|Advertising|Jobs 転職|Shukan ST|JT Weekly|Book Club|JT Women|Study in Japan|Times Coupon|Subscribe 新聞購読申込|
|Home > News|
|Home > News|
Tuesday, Dec. 28, 2010
Kan's bid to woo small party flops
Tachiagare Nippon stays outside
By KANAKO TAKAHARA and MASAMI ITO
The small opposition force Tachiagare Nippon (Sunrise Party of Japan) on Monday snubbed Prime Minister Naoto Kan's overture to join the ruling bloc, undermining his administration's latest attempt to get past the divided Diet.
The offer to join the Democratic Party of Japan-led government was perceived in part as a bid by Kan, whose allies are relentlessly trying to pressure DPJ heavyweight Ichiro Ozawa into testifying before the Diet over his political funds scandal, to boost the coalition's numbers should the party don and his disciples bolt.
The DPJ lacks the numbers to secure Upper House passage of budget-related bills, but has a solid Lower House majority.
Political observers said Kan's forces have been doing a good job at cornering Ozawa, who faces indictment over the scandal, but they were unable to lay the necessary political groundwork to attract Tachiagare Nippon, whose three lower and three upper chamber members would not have enough votes to win passage for the ruling bloc's bills.
At a news conference after a meeting with party members, Tachiagare Nippon leader Takeo Hiranuma said his party decided to reject the DPJ's offer to join in the ruling coalition, which also includes the small partner Kokumin Shinto (People's New Party).
"We (decided) that we should clearly turn down the bid if Tachiagare Nippon is only going to be a complementary factor to the ruling coalition," Hiranuma said.
"It is true that the current political situation is in a critical state," he added. "Tachiagare Nippon is a party of principles and we are willing to take action to achieve a breakthrough in this politically critical situation based on our principles."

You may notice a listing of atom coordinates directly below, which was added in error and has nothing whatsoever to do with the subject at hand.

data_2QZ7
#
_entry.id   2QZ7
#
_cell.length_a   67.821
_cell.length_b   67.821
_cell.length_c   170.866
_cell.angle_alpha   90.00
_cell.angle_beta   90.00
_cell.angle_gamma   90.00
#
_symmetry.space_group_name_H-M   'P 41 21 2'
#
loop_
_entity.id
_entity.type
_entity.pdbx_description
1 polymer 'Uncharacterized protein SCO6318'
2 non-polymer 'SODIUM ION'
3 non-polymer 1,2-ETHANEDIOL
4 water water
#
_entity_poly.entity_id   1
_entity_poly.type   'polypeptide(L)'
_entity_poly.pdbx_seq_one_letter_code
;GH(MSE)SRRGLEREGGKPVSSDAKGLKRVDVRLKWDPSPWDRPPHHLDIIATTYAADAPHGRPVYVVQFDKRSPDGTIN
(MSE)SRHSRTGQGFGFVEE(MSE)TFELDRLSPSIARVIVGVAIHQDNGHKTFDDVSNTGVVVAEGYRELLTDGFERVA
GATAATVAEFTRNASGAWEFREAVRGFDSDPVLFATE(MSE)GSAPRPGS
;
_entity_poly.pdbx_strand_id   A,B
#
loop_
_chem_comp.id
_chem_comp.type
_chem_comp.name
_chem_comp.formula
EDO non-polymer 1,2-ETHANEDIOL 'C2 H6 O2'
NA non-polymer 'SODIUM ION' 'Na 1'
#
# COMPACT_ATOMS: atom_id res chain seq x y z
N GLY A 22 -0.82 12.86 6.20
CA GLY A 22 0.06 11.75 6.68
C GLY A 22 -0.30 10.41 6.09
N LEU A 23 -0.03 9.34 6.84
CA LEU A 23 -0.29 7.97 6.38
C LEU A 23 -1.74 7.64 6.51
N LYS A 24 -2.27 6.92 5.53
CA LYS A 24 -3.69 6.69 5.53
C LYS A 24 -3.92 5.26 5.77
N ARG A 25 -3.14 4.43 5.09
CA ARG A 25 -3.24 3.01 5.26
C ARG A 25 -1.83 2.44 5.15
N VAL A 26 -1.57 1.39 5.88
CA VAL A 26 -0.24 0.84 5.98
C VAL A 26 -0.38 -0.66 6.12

Hiranuma also revealed that the DPJ asked for help regarding the North Korea abduction issue, and had made no official offer to provide a ministerial post.
According to participants at the party's gathering, Tachiagare Nippon coleader Kaoru Yosano had been eager to join hands with the DPJ, but the others responded negatively because the bid seemed to be just about the DPJ securing enough votes in the Diet to pass bills.
"To put it simply, the DPJ is struggling with the (divided) Diet and is just looking to find even a small way out," Tachiagare Nippon Secretary General Hiroyuki Sonoda said at the same news conference.
Tachiagare Nippon's Diet strength would not guarantee the votes needed to pass budget-related bills in the Diet.
But Kan and his DPJ executives had hoped that if Tachiagare Nippon joined the coalition, other opposition parties may follow suit.
Hours after its coalition overture was rejected, the DPJ had even a bigger headache: how to deal with Ozawa's political funds scandal before the Diet.
Party executives later in the day agreed to put to a vote whether Ozawa should testify as an unsworn witness in the Lower House political ethics panel. The vote will be held by the beginning of the ordinary Diet session in January, the participants said.
Ozawa has steadfastly refused to appear, and any summons to the panel would anyway be nonbinding and unsworn testimony would not subject him to possible perjury charges.
The DPJ executives are slowly but steadily cornering Ozawa, however.
When Ozawa is indicted next month as expected, voices are expected to increase to have him reprimanded, DPJ Secretary General Katsuya Okada said. Chief Cabinet Secretary Sengoku suggested in a TV program Sunday that Ozawa "should leave the party" if he is officially indicted.
"Leaving the situation as is without progress and without a time frame is not preferable," Okada said.
Kan also told reporters Monday evening that Ozawa should make clear "his intentions for the future if he cannot comply with what the party has decided," suggesting he must leave the DPJ if he continues to resist Diet testimony.
Tachiagare Nippon's key members were in the Liberal Democratic Party when Ozawa floated the idea of an LDP-DPJ grand coalition. He was DPJ president at the time and the LDP was in power, but his colleagues shot down the idea.